[8.16] The consonance sought by the dysphoric body politic is sought through the relief of naming the dissonance and rage against the structures which produce it. The expropriation and repurposing of these structures is euphoria. As seen in Bobby Noble's concept of a "grafted body," euphoria is not the successful erasure of history nor the production of complete alterity. It is only legible and possible with reference to the past. Euphoria and dysphoria, therefore, might be understood dialectically, as a warning dissonance and sought-after consonance. The dysphoric journey is asymptotic.

9. Seizing the means of imagination

[9.1] At its core, this essay is a call to action. I've excavated my experiences as a trans person to give fandom the tools to deepen its own search for consonance. My goal has been to problematize the conventions by which fans represent and consume the idea of fulfillment. Our most common tropes leave intact the systems that produce the impulse to escape them. So how might we, as artists and readers, seek out this feeling of fulfillment in a practical sense?

[9.2] First, we must reject the idea of our powerlessness. We are accustomed to the compartmentalization of political imagination by elites, but elites have disproportionately manufactured the climate emergency and the destabilization of democracy. It is therefore up to the rest of us to take stock of our individual and collective scope of action. We must also reject the toxic ideas that art is not a political labor and that transformative works are not art. Art is what we make of it. Having sloughed off the disempowering ideologies which do not serve, it is possible to comprehend one's power.

[9.3] Second, we must create a dialogue between embodied knowledge and meaning. The three affects described under the heading of dysphoria—relief, rage, and euphoria—are heuristics pointing one toward greater embodied knowledge. However, affects are ethically neutral; for example, mass shooters most likely feel a combination of them. This is why affect must be informed by learning and listening. Naming my own feelings of dissonance became possible when I was able to make sense of my emotions by listening to other trans people and reading theory. I encourage everyone to become more educated about trans issues, and the theoretical texts named in this essay are already a good start. At the same time, one might personalize these feelings by identifying and learning more about one's own marginalized identities. Most of us share some intersection of oppression based on our bodies, by gender, size, race, class, disability, sexuality, or some other. Anti-oppression scholarship in any of these areas gives names for the dissonances already felt and processed by our bodies. They also provide frameworks for reevaluating fan fiction narratives for problematic patterns they can reproduce.

[9.4] Rage, for many of us, requires unlearning internalized and ubiquitous tone policing. Many of us learn preconscious anger suppression as part of gender socialization. Even more of us learn to direct our feelings of rage away from their sources, especially when their sources hold a monopoly on legal use of force. However, if we acknowledge our rage, this can motivate us to deconstruct its causes and point us toward new possibilities. I've acknowledged the rage I feel at mass media for the lack of progress it's made in justice discourse since my childhood. Seeing this, I'm motivated to write stories that fulfill my desire for greater equity. Perhaps other fans identify with this feeling and can reflect it in fiction. The conventions of our medium are not fatally compromised—rather, they dare us to dream bigger.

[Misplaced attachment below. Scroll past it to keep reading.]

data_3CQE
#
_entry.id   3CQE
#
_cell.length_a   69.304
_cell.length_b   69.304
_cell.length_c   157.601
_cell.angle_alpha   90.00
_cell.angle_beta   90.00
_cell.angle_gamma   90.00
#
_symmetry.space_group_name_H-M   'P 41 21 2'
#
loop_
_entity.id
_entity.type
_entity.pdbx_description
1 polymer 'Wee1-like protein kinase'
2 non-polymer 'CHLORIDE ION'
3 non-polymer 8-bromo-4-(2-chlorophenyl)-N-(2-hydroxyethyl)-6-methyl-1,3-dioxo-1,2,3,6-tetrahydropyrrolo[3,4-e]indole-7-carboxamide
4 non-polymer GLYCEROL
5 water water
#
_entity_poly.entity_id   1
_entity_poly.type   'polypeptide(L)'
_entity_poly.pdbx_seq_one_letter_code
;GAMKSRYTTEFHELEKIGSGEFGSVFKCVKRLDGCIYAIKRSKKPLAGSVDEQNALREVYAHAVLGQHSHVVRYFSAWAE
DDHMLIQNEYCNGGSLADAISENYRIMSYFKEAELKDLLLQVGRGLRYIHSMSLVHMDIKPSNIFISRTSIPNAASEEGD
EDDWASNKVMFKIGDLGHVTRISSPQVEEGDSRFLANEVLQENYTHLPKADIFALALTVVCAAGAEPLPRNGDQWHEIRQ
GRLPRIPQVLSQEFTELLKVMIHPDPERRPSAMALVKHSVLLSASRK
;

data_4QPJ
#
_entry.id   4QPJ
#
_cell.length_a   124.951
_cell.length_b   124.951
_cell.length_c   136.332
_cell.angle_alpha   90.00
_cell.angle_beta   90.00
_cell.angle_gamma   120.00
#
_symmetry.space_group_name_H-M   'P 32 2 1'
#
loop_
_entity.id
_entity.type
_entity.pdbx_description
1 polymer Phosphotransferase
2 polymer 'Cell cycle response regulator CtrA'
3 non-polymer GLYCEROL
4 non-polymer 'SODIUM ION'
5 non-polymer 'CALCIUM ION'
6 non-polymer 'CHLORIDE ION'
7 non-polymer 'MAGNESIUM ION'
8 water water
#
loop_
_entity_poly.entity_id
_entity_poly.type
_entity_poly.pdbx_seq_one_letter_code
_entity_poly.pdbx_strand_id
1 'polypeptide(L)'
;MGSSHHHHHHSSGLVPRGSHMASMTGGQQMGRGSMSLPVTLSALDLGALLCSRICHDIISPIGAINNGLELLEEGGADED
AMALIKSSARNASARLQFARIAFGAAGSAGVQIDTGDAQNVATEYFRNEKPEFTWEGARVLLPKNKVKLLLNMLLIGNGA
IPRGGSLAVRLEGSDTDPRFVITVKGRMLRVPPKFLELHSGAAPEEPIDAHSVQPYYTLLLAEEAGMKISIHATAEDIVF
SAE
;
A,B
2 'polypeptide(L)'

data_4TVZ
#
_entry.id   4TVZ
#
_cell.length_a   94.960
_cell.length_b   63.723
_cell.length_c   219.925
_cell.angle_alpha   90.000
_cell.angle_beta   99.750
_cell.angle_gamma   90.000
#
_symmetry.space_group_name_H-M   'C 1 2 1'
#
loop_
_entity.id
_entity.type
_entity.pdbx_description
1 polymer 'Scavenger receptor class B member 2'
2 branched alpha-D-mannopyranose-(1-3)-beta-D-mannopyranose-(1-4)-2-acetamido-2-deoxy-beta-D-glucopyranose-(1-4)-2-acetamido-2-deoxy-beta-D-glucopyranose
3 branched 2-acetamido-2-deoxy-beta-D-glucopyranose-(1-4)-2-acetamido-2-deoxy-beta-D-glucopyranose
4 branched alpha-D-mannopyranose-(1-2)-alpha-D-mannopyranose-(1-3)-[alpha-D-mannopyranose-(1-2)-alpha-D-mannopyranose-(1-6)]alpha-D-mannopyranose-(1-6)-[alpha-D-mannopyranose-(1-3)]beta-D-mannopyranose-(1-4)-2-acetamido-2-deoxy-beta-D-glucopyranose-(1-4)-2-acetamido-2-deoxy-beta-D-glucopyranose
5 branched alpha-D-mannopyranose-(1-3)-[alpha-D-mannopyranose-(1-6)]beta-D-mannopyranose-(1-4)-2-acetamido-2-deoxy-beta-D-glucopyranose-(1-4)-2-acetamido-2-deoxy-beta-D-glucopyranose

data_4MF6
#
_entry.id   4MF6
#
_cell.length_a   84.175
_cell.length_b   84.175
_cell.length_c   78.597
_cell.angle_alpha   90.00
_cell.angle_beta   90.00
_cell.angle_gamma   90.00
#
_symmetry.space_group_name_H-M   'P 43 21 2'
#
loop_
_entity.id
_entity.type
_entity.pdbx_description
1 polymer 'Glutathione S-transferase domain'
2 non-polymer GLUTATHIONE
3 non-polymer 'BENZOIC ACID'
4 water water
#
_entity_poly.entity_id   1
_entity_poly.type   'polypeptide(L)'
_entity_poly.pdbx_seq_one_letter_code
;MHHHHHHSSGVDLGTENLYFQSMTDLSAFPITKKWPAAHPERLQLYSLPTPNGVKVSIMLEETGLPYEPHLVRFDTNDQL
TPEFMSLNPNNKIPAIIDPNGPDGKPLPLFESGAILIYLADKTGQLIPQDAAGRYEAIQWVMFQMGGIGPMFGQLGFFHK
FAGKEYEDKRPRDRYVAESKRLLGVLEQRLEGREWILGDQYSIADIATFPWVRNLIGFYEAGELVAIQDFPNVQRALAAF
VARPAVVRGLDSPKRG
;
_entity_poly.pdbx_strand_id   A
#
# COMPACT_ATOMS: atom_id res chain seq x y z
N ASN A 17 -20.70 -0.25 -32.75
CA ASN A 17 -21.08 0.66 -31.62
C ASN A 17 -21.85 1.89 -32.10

[9.5] Which brings me to euphoria. Euphoria is not a place of arrival, if such a place exists. Rather, euphoria represents moments in which the productions of rage inspire feelings of consonance. And these euphoric moments are so powerful that they produce momentum, a desire for greater self-harmony. I had euphoric moments when I pursued gender confirmation care, but now this quality of euphoria comes through moments of collective transformation. This happens as an activist, but the vision for my activism comes from fiction. This is the crux of my argument—that fiction gives us a foretaste of what we're striving for. And fan fiction even more so because we are already engaged in the labor of reimagining and making new. Really imagining a transformed society may seem like an overwhelming responsibility, but it also gives us access to fulfillment that is otherwise impossible. When we seize the means of imagination, we widen the scope of fulfillment itself.

[9.6] Let's imagine a coffee shop AU fan fiction story through this lens. A worker's collective coffee shop is being illegally evicted from its rent-controlled commercial space because the landlord wants to sell to real estate developers. The workers are laden with student debts, have no safety nets, aren't eligible for unemployment, and are facing actual homelessness. They have no choice but to fight back. They unionize and join a living wage strike. The labor strike joins the student climate strikes and suddenly there's mass mobilization for a general strike. It's 2020, and the strike suddenly puts a massive social and economic overhaul on the political agenda. Ilhan Omar becomes the first female and Muslim US president, with a strong progressive mandate. Suddenly, the nation is mobilizing en masse for social and ecological justice: zero emissions, free university education, universal public health care, a universal basic income, and expropriative wealth redistribution. Tenants' rights are bolstered in every jurisdiction, so the coffee shop keeps its lease.

[9.7] Suddenly, it's as if a burden slips off—one that everyone had been carrying for so long that they'd assumed that it was a part of their bodies. But it had always been Other, a parasite that fed on their labors and grew fatter with their increasing insecurity. It slips off, wriggling and obscene as a leech. Suddenly, the vista of life opens to a spaciousness that had been unimaginable. Most of the workers quit the coffee shop to pursue what they'd always wanted—art, permaculture, service work in the global South, or just chilling out and taking a well-deserved opportunity to process the trauma that was Trump and late capitalism. Some stay at the coffee shop, realizing that without the coercion and devaluation of their labor, working with people and making latte art is actually fun. And this is all crystallized in the developing relationship of two queer coworkers. Under the old regime, they had a preconscious terror of acknowledging their feelings. Suddenly, they can name the old fears—discrimination, disinheritance, more precarity. And from their newfound place of security, they finally have cathartic queer sex. It starts with the formulaic one-two-three fingers, but as touches becomes playful, poignant, contemplative, there's a quality of embodied intimacy that is too new for words. But it's real. More real than anything they'd experienced before…

[9.8] It feels good to dream.

10. References